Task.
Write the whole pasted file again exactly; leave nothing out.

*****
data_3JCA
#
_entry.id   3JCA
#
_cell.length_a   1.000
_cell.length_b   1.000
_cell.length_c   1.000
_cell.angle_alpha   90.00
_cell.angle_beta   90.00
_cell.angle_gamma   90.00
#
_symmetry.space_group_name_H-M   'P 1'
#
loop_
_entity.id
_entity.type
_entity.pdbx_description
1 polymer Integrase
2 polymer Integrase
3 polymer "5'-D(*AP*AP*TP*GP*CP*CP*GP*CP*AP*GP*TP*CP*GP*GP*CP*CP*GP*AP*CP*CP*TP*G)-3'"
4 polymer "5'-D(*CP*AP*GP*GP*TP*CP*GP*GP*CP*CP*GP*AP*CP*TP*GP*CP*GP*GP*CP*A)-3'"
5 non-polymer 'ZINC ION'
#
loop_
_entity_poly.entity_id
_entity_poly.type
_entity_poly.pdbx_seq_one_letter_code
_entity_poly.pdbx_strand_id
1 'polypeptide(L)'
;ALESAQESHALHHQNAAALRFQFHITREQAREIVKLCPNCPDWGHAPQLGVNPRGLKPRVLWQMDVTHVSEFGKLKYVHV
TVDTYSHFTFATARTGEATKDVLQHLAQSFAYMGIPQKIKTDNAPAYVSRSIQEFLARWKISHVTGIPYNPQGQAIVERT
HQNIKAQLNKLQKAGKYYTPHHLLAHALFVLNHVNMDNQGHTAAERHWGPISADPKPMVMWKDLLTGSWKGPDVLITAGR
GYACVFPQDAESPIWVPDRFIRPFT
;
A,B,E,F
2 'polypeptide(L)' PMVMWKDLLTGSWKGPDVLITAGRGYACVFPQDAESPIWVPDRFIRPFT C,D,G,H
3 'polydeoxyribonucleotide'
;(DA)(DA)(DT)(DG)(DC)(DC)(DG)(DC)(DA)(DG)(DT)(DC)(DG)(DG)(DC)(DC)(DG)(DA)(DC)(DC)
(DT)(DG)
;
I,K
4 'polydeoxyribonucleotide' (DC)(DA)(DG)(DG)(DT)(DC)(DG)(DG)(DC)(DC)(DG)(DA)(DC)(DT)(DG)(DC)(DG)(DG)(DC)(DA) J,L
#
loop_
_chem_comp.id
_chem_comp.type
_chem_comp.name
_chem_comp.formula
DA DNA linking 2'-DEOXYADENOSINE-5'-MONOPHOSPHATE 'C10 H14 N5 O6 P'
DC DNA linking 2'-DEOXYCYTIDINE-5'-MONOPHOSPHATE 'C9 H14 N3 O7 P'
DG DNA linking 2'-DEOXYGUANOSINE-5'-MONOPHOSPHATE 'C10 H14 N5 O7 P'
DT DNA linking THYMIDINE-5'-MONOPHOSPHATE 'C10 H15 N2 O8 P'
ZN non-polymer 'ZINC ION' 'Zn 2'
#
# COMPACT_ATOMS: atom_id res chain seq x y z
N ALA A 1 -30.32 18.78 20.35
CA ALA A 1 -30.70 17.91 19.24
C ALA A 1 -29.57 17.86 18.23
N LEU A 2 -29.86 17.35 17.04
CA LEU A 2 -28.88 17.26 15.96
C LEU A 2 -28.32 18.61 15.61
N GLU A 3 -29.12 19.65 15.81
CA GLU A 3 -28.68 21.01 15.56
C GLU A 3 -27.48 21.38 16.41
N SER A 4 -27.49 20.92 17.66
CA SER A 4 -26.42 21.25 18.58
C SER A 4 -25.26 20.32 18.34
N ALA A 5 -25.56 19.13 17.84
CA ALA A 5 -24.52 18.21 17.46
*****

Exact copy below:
data_3JCA
#
_entry.id   3JCA
#
_cell.length_a   1.000
_cell.length_b   1.000
_cell.length_c   1.000
_cell.angle_alpha   90.00
_cell.angle_beta   90.00
_cell.angle_gamma   90.00
#
_symmetry.space_group_name_H-M   'P 1'
#
loop_
_entity.id
_entity.type
_entity.pdbx_description
1 polymer Integrase
2 polymer Integrase
3 polymer "5'-D(*AP*AP*TP*GP*CP*CP*GP*CP*AP*GP*TP*CP*GP*GP*CP*CP*GP*AP*CP*CP*TP*G)-3'"
4 polymer "5'-D(*CP*AP*GP*GP*TP*CP*GP*GP*CP*CP*GP*AP*CP*TP*GP*CP*GP*GP*CP*A)-3'"
5 non-polymer 'ZINC ION'
#
loop_
_entity_poly.entity_id
_entity_poly.type
_entity_poly.pdbx_seq_one_letter_code
_entity_poly.pdbx_strand_id
1 'polypeptide(L)'
;ALESAQESHALHHQNAAALRFQFHITREQAREIVKLCPNCPDWGHAPQLGVNPRGLKPRVLWQMDVTHVSEFGKLKYVHV
TVDTYSHFTFATARTGEATKDVLQHLAQSFAYMGIPQKIKTDNAPAYVSRSIQEFLARWKISHVTGIPYNPQGQAIVERT
HQNIKAQLNKLQKAGKYYTPHHLLAHALFVLNHVNMDNQGHTAAERHWGPISADPKPMVMWKDLLTGSWKGPDVLITAGR
GYACVFPQDAESPIWVPDRFIRPFT
;
A,B,E,F
2 'polypeptide(L)' PMVMWKDLLTGSWKGPDVLITAGRGYACVFPQDAESPIWVPDRFIRPFT C,D,G,H
3 'polydeoxyribonucleotide'
;(DA)(DA)(DT)(DG)(DC)(DC)(DG)(DC)(DA)(DG)(DT)(DC)(DG)(DG)(DC)(DC)(DG)(DA)(DC)(DC)
(DT)(DG)
;
I,K
4 'polydeoxyribonucleotide' (DC)(DA)(DG)(DG)(DT)(DC)(DG)(DG)(DC)(DC)(DG)(DA)(DC)(DT)(DG)(DC)(DG)(DG)(DC)(DA) J,L
#
loop_
_chem_comp.id
_chem_comp.type
_chem_comp.name
_chem_comp.formula
DA DNA linking 2'-DEOXYADENOSINE-5'-MONOPHOSPHATE 'C10 H14 N5 O6 P'
DC DNA linking 2'-DEOXYCYTIDINE-5'-MONOPHOSPHATE 'C9 H14 N3 O7 P'
DG DNA linking 2'-DEOXYGUANOSINE-5'-MONOPHOSPHATE 'C10 H14 N5 O7 P'
DT DNA linking THYMIDINE-5'-MONOPHOSPHATE 'C10 H15 N2 O8 P'
ZN non-polymer 'ZINC ION' 'Zn 2'
#
# COMPACT_ATOMS: atom_id res chain seq x y z
N ALA A 1 -30.32 18.78 20.35
CA ALA A 1 -30.70 17.91 19.24
C ALA A 1 -29.57 17.86 18.23
N LEU A 2 -29.86 17.35 17.04
CA LEU A 2 -28.88 17.26 15.96
C LEU A 2 -28.32 18.61 15.61
N GLU A 3 -29.12 19.65 15.81
CA GLU A 3 -28.68 21.01 15.56
C GLU A 3 -27.48 21.38 16.41
N SER A 4 -27.49 20.92 17.66
CA SER A 4 -26.42 21.25 18.58
C SER A 4 -25.26 20.32 18.34
N ALA A 5 -25.56 19.13 17.84
CA ALA A 5 -24.52 18.21 17.46